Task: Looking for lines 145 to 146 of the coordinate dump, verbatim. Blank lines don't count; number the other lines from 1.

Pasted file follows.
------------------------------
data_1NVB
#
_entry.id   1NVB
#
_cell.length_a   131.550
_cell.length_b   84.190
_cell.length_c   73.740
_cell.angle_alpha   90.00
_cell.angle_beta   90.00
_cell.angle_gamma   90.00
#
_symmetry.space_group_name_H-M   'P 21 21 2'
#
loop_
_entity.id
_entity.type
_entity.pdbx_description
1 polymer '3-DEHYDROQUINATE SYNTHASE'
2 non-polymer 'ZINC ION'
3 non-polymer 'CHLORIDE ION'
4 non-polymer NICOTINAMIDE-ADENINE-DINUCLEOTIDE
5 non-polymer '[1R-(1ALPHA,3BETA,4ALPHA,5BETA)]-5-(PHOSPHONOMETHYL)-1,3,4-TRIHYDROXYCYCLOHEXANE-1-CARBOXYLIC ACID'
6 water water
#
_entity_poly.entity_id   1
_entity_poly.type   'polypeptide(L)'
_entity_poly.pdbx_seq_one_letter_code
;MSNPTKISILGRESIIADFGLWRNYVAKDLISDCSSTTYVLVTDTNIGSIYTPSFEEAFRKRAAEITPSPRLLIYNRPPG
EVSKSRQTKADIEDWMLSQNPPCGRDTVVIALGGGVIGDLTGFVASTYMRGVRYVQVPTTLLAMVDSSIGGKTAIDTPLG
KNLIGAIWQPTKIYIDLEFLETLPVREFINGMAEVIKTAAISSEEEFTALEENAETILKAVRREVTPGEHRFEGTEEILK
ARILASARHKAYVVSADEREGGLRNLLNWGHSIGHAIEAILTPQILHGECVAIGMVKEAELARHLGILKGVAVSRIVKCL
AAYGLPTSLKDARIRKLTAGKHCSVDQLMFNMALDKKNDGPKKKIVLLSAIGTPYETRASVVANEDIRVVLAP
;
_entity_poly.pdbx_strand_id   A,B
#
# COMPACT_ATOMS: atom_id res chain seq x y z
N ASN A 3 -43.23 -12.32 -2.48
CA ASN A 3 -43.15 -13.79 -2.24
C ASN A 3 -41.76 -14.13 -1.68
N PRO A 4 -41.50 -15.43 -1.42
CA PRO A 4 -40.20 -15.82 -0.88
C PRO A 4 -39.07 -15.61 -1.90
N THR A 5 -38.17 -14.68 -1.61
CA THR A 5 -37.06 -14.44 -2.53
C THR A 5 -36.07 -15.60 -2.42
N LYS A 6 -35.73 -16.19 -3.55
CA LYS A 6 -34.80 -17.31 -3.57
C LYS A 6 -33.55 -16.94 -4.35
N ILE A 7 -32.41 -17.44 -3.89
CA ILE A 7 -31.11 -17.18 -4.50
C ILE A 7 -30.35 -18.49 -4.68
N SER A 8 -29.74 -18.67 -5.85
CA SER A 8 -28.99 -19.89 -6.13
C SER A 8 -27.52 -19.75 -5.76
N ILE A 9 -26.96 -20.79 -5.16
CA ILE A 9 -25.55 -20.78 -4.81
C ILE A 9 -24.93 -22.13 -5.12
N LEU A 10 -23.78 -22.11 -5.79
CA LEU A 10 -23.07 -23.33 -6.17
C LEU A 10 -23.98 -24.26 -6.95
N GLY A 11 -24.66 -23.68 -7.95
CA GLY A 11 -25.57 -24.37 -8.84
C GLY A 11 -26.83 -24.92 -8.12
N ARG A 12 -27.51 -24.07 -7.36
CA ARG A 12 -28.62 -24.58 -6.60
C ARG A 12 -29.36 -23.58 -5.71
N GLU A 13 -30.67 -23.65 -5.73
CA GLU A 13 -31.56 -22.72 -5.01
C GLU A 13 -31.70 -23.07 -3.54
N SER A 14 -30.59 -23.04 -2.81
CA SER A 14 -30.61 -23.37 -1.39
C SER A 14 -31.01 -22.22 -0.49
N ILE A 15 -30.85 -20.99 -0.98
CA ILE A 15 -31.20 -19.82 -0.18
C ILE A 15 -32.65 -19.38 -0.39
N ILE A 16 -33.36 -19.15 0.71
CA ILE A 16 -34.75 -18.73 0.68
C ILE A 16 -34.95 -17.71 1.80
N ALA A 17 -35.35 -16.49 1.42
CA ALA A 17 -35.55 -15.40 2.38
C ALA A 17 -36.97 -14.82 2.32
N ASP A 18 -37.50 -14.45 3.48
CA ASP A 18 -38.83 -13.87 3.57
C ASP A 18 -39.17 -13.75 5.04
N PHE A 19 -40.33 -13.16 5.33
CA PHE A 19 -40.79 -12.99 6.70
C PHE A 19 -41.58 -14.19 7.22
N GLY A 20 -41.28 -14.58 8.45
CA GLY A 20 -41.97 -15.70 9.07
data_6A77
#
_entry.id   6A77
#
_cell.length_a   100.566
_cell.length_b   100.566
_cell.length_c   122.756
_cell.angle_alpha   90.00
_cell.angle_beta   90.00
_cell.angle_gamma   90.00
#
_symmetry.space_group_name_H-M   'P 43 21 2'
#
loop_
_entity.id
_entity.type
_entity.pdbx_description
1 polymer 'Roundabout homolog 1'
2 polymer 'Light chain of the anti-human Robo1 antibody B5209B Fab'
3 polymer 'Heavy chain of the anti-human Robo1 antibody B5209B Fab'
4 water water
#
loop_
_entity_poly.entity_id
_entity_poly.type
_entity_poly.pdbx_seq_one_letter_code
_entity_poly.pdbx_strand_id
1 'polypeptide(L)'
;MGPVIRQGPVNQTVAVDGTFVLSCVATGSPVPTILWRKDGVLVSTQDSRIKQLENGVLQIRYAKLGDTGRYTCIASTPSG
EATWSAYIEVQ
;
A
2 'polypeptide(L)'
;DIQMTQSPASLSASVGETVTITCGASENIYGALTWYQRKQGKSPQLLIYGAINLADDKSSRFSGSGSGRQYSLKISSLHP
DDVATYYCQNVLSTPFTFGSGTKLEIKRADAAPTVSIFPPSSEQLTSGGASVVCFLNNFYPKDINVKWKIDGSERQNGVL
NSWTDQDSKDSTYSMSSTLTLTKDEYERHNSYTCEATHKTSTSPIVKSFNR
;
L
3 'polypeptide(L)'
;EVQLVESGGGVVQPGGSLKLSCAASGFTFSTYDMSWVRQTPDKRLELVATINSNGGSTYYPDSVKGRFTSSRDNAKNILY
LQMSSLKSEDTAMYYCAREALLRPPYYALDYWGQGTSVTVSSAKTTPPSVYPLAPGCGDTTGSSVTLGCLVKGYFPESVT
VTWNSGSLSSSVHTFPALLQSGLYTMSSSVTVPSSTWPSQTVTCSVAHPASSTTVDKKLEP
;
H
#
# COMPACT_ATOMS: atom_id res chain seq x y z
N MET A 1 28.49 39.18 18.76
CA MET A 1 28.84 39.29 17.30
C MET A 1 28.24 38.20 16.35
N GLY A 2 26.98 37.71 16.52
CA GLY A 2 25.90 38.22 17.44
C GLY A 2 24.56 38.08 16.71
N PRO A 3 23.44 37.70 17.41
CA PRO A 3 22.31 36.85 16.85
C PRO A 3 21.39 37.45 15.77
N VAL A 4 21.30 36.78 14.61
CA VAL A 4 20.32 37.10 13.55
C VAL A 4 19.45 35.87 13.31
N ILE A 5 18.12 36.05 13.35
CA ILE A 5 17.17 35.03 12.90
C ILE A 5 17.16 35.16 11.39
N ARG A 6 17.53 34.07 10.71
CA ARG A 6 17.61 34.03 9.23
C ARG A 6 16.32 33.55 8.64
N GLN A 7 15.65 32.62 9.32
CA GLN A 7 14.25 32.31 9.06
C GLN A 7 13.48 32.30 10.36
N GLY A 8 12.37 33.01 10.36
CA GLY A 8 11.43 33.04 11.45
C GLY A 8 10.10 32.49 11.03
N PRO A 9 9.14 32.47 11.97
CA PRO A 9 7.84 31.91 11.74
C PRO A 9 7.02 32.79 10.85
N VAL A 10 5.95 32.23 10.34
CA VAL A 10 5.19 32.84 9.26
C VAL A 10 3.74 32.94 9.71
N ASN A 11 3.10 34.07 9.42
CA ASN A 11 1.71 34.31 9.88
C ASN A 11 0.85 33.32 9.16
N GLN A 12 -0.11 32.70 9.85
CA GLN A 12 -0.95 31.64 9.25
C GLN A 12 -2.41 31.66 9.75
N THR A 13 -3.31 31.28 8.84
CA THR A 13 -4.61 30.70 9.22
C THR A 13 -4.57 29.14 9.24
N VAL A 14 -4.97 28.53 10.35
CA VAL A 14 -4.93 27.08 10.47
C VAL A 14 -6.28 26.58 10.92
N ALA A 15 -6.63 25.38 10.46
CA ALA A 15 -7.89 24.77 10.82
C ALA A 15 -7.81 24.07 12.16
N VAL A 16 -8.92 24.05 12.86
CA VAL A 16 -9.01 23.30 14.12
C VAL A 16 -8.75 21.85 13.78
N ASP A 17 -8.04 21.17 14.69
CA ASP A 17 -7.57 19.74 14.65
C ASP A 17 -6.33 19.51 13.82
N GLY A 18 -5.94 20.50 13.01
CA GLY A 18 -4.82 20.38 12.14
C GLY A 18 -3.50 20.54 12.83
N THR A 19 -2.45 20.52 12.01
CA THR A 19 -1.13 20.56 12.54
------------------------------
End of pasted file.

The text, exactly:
N VAL A 4 21.30 36.78 14.61
CA VAL A 4 20.32 37.10 13.55